Installation Profile: AV Rx
Dec 1, 2008 12:00 PM, By John W. DeWitt
Two labs exemplify the latest technology-driven transformations in the world of healthcare education.
Advanced audio and visual technologies have proliferated over the past decade in both healthcare facilities and educational institutions. So it's no surprise that AV systems are transforming the delivery of medical education. Online learning with video and audio is one widespread application, but the transformation of the traditional medical classroom and laboratory has also proceeded apace, with high-end AV technology used to amplify, enhance, and supplement face-to-face instruction and dialogue in a classroom setting.
The Northeastern Ohio Universities Colleges of Medicine and Pharmacy (NEOUCOM) provides an illustrative example. Founded in 1973 and located in Rootstown, Ohio, NEOUCOM graduates roughly 100 doctors annually. In 2007, it opened its pharmacy school with a class of 73 students. Recently, NEOUCOM experienced a revolution in audio and visual instruction, culminating in its latest project: AVI-SPL designed and implemented two state-of-the-art instructional laboratories for medical and pharmacy students.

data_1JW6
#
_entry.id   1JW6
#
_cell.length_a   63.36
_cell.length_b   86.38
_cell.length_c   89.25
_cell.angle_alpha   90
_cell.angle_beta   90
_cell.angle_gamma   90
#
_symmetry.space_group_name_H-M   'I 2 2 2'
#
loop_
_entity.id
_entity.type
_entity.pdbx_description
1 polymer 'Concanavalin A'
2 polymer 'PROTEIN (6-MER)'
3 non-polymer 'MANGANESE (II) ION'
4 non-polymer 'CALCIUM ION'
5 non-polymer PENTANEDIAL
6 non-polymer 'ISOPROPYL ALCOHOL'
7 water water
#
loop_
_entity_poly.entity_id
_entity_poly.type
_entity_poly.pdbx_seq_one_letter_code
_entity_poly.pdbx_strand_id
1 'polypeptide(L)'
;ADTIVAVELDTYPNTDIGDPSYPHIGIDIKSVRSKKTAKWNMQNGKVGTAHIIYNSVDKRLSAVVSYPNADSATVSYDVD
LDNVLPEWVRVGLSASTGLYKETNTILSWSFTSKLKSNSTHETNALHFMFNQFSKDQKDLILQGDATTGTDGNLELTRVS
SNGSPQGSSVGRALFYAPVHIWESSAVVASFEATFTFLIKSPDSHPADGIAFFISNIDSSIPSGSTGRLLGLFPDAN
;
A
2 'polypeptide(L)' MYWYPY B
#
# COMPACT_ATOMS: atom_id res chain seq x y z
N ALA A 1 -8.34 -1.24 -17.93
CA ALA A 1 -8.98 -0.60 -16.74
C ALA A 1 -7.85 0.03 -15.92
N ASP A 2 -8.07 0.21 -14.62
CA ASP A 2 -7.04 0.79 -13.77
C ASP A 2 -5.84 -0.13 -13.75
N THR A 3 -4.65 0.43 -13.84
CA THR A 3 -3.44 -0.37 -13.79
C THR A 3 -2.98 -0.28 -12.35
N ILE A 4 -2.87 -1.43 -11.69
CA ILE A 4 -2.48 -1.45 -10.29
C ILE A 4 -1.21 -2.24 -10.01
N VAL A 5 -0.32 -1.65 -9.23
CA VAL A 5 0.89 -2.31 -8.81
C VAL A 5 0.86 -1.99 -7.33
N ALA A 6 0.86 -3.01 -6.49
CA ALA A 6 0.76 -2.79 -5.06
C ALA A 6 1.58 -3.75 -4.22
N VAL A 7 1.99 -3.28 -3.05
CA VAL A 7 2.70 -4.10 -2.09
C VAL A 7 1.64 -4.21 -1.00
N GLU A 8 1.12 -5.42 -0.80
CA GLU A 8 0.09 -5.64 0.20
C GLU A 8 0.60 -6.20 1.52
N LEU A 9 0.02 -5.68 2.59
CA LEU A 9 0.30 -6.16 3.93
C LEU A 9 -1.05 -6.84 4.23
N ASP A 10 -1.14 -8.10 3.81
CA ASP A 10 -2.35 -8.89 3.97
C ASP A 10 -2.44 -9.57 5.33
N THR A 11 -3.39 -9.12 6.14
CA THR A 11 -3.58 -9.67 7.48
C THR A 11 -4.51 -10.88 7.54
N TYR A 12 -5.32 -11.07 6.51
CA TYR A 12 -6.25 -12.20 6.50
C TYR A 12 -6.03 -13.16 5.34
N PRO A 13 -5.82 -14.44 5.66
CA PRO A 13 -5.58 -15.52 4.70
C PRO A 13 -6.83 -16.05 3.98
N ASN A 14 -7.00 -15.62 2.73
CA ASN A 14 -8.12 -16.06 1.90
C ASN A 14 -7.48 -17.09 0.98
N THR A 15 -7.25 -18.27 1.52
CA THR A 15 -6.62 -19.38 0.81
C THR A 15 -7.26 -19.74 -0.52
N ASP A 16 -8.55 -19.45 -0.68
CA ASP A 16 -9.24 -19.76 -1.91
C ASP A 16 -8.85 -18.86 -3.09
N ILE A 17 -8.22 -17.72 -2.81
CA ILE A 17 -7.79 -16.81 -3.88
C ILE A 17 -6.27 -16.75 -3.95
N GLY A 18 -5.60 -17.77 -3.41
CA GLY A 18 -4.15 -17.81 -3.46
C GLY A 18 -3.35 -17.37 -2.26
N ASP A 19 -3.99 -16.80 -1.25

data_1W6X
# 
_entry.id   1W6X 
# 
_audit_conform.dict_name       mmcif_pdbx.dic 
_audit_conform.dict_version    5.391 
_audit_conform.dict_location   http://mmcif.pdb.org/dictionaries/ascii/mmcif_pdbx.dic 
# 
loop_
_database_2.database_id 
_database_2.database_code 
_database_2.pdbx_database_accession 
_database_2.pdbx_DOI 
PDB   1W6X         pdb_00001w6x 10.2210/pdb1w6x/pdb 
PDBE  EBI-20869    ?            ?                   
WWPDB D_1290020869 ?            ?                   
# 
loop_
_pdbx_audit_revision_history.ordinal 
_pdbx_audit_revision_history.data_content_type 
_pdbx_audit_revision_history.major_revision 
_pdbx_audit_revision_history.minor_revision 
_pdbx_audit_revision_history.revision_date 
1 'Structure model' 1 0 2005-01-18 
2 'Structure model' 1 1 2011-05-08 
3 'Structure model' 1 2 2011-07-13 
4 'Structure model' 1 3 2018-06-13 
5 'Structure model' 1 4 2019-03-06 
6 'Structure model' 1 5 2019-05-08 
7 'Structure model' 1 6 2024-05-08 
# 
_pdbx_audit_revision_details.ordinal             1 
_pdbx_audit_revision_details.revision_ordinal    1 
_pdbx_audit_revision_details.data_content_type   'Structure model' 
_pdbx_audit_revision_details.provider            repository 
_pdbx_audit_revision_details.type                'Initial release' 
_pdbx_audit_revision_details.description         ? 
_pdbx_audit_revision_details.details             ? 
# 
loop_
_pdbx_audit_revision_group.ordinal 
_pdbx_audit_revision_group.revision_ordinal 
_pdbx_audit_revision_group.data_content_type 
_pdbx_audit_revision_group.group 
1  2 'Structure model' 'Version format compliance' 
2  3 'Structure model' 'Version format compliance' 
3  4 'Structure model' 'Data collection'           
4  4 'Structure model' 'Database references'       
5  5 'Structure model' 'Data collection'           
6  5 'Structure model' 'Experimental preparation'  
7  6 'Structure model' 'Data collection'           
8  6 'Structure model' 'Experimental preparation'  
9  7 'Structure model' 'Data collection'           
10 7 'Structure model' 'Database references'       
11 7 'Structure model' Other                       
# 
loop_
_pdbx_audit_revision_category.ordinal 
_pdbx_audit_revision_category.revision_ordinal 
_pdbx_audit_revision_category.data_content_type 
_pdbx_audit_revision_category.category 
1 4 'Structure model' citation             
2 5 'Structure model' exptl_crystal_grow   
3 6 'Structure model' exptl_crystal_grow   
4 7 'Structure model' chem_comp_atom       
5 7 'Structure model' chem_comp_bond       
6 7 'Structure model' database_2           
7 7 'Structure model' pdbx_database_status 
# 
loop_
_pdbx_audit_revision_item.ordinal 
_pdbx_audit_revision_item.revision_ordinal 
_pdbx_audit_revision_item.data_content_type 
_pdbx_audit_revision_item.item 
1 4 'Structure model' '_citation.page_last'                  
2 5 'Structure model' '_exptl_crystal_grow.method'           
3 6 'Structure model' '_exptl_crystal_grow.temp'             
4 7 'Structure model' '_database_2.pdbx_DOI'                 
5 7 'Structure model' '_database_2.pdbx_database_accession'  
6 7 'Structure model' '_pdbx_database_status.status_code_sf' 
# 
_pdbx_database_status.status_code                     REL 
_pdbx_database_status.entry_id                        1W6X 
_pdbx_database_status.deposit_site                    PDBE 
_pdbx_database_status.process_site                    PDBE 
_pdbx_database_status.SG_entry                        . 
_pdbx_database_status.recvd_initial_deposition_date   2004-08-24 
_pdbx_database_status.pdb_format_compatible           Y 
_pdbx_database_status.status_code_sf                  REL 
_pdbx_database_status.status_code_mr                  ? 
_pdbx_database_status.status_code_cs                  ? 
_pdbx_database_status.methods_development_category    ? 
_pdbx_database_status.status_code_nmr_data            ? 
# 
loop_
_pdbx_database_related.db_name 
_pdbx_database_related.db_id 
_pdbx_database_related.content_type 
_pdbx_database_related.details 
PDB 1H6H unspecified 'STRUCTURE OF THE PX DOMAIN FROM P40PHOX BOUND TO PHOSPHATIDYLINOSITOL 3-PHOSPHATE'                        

“In five years, we've transformed all the teaching spaces literally from chalkboard and whiteboard presentations to advanced AV systems,” says Ron McGrady, the university's director of information technology. “It started with instructors walking in with a projector, hooking the computer to it manually. But now all the classrooms are set up so the instructors can present their materials electronically with the touch of a few buttons.”
This transformation of the instructional setting has been driven by the need to meet the expectations and learning requirements of a new, technology-savvy generation of students.
“In the old school, if you missed a lecture, you were out of luck,” McGrady says. “But today, you have to recognize that students are your customers, and in the digital age, students learn differently. They expect course materials online if they miss a class, and they can multi-task. They can have an iPod going, get a call on their wireless phone, and be computing all at the same time. That's been the transformation, and the technology has evolved that enables them to do that.”
However, students are not the only users of AV systems and other learning technologies. McGrady and his staff have learned that widespread adoption by faculty requires careful attention to the user interface.
“Faculty were more the late adopters of technology, but what I've found is if you build quality solutions and enable those people to function on their own, they're more than happy to try to utilize the technology,” McGrady says. “But if you make it cumbersome, make their focus go away from the presentation of the materials, then they're not going to use the technology.”
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